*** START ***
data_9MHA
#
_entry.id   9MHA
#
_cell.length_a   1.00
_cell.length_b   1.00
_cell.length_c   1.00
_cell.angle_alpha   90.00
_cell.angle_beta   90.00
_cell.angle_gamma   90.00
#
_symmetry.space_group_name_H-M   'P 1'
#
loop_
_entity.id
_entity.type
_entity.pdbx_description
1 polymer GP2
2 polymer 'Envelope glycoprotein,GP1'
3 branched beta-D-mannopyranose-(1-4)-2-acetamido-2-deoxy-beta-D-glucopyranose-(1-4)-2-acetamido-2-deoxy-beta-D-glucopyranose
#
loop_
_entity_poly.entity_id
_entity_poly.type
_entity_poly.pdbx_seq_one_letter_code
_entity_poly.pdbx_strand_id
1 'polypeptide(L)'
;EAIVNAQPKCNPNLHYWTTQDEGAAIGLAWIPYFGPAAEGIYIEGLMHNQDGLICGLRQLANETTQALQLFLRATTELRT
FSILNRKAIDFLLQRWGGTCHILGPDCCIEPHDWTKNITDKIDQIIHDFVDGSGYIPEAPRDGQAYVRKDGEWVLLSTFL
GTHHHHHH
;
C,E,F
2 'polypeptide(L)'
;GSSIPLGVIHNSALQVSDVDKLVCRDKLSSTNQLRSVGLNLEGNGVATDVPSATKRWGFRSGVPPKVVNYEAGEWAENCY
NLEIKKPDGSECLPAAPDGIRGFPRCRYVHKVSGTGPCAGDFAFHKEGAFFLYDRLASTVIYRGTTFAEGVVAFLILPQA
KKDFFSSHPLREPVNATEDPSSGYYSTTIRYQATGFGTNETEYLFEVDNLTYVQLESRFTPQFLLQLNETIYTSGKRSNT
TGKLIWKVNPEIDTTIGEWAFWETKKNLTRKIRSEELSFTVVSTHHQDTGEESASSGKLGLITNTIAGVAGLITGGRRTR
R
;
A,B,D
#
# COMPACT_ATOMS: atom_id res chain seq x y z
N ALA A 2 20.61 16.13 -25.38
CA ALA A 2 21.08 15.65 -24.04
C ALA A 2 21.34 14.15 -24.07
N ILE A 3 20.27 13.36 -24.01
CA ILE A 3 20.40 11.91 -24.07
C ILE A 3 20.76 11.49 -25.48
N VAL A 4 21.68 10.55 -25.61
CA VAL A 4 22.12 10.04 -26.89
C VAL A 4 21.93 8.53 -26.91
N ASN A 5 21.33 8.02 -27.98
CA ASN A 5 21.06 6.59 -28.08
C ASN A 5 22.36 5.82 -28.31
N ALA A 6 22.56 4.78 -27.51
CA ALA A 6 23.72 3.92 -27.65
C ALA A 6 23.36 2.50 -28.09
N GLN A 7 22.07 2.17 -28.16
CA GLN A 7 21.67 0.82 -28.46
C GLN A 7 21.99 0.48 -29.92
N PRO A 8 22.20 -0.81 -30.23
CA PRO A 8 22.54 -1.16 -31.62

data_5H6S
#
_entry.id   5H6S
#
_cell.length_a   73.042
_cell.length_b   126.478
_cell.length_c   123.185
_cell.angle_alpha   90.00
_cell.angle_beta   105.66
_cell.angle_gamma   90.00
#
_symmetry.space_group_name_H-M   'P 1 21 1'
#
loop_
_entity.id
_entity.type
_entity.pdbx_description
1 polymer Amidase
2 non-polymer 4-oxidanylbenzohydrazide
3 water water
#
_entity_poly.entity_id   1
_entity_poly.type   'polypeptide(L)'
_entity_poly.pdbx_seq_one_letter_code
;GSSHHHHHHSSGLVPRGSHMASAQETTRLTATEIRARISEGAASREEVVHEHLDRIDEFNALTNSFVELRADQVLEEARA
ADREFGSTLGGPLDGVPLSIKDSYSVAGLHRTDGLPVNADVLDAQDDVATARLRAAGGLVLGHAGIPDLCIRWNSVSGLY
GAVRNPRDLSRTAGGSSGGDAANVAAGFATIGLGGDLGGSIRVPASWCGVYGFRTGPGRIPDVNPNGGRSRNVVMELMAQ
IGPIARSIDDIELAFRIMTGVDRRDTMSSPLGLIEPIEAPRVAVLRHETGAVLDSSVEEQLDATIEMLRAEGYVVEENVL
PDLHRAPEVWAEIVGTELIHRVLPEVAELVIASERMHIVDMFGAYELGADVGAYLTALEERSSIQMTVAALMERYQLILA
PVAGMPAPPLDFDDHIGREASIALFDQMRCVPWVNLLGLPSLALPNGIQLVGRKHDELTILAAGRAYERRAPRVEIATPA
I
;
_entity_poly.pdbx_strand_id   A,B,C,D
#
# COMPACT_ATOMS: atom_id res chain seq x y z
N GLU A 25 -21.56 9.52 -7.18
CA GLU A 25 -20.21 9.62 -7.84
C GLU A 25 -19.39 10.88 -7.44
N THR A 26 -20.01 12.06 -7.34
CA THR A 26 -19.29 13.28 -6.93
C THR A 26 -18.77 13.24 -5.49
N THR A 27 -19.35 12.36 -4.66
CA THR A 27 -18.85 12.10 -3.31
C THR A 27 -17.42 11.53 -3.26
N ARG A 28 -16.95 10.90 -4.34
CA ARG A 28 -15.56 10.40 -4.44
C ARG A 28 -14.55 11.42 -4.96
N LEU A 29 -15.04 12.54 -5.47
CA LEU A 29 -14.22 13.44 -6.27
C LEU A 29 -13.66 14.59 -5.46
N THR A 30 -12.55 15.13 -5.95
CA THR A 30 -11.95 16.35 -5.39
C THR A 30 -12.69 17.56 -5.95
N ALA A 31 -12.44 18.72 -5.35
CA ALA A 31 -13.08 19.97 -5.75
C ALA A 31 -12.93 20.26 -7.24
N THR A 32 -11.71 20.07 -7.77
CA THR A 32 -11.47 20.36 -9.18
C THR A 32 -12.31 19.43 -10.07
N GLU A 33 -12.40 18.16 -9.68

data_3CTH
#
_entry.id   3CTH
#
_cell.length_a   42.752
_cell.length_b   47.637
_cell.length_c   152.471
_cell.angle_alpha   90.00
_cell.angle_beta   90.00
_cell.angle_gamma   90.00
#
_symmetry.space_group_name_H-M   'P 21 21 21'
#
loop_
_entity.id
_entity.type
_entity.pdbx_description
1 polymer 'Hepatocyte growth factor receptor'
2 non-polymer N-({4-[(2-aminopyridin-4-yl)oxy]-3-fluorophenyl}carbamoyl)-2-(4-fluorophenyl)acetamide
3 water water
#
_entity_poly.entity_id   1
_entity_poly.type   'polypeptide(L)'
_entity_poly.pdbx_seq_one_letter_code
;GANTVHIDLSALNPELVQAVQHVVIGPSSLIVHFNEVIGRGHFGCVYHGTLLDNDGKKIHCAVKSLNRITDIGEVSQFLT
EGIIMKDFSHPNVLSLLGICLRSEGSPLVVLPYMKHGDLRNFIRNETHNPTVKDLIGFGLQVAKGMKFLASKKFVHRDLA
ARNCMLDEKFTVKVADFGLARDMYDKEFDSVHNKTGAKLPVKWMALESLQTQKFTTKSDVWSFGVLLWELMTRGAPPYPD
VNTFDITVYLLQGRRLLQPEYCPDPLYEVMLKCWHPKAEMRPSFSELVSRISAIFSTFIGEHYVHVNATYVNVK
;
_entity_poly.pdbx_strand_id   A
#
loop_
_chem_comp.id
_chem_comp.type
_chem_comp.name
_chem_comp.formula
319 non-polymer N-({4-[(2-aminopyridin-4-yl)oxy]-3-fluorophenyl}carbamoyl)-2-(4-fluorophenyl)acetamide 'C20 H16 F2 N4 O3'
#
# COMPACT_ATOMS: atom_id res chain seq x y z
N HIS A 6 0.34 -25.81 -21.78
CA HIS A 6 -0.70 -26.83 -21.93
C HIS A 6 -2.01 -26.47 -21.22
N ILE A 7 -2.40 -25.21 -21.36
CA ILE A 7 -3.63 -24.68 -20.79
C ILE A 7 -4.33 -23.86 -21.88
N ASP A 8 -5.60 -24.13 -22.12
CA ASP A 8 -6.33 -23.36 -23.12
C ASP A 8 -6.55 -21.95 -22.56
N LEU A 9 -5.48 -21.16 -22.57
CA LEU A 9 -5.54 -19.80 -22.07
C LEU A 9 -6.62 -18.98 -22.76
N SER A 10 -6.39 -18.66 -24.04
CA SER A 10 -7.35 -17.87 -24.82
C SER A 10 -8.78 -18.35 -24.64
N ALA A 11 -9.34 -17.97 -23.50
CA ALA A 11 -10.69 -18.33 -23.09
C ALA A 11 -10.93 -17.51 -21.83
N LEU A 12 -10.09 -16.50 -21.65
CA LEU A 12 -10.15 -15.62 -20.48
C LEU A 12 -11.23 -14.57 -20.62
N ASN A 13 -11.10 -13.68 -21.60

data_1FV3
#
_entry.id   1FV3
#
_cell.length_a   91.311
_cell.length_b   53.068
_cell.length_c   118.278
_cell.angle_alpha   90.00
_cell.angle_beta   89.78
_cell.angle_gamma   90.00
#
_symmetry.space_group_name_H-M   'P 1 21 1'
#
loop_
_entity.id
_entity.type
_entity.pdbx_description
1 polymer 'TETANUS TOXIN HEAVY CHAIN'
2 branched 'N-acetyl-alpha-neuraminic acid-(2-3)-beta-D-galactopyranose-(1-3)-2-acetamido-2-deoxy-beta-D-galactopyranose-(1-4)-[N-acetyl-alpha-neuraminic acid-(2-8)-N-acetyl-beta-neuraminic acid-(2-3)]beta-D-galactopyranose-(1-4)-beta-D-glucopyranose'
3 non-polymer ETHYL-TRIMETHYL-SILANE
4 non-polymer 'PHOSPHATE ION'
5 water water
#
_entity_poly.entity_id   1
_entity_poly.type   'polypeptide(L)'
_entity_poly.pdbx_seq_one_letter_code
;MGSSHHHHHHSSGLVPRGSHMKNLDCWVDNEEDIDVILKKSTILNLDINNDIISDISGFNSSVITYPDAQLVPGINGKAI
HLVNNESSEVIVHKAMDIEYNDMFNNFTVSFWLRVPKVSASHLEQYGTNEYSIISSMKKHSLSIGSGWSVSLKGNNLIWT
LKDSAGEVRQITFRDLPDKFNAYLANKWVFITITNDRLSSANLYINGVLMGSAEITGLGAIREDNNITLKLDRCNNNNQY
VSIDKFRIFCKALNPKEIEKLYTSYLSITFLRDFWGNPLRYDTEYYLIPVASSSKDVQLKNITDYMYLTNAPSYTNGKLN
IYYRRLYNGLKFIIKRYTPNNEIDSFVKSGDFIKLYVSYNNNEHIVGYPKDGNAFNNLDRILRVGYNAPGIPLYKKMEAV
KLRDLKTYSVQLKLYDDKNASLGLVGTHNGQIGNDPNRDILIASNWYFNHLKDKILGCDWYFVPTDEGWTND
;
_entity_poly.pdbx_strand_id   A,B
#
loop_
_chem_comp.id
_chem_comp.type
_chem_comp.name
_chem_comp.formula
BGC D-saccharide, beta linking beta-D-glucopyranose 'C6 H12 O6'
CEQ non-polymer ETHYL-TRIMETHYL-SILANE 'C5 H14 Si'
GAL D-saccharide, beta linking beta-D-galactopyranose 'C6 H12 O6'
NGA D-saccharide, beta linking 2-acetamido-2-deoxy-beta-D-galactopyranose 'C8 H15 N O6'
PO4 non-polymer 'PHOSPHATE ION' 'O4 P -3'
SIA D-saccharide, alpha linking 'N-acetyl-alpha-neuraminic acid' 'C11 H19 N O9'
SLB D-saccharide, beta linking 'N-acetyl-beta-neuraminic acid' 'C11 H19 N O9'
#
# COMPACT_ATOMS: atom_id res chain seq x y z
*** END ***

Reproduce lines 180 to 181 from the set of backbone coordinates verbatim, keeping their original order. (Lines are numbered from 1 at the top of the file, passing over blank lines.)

N LEU A 12 -10.09 -16.50 -21.65
CA LEU A 12 -10.15 -15.62 -20.48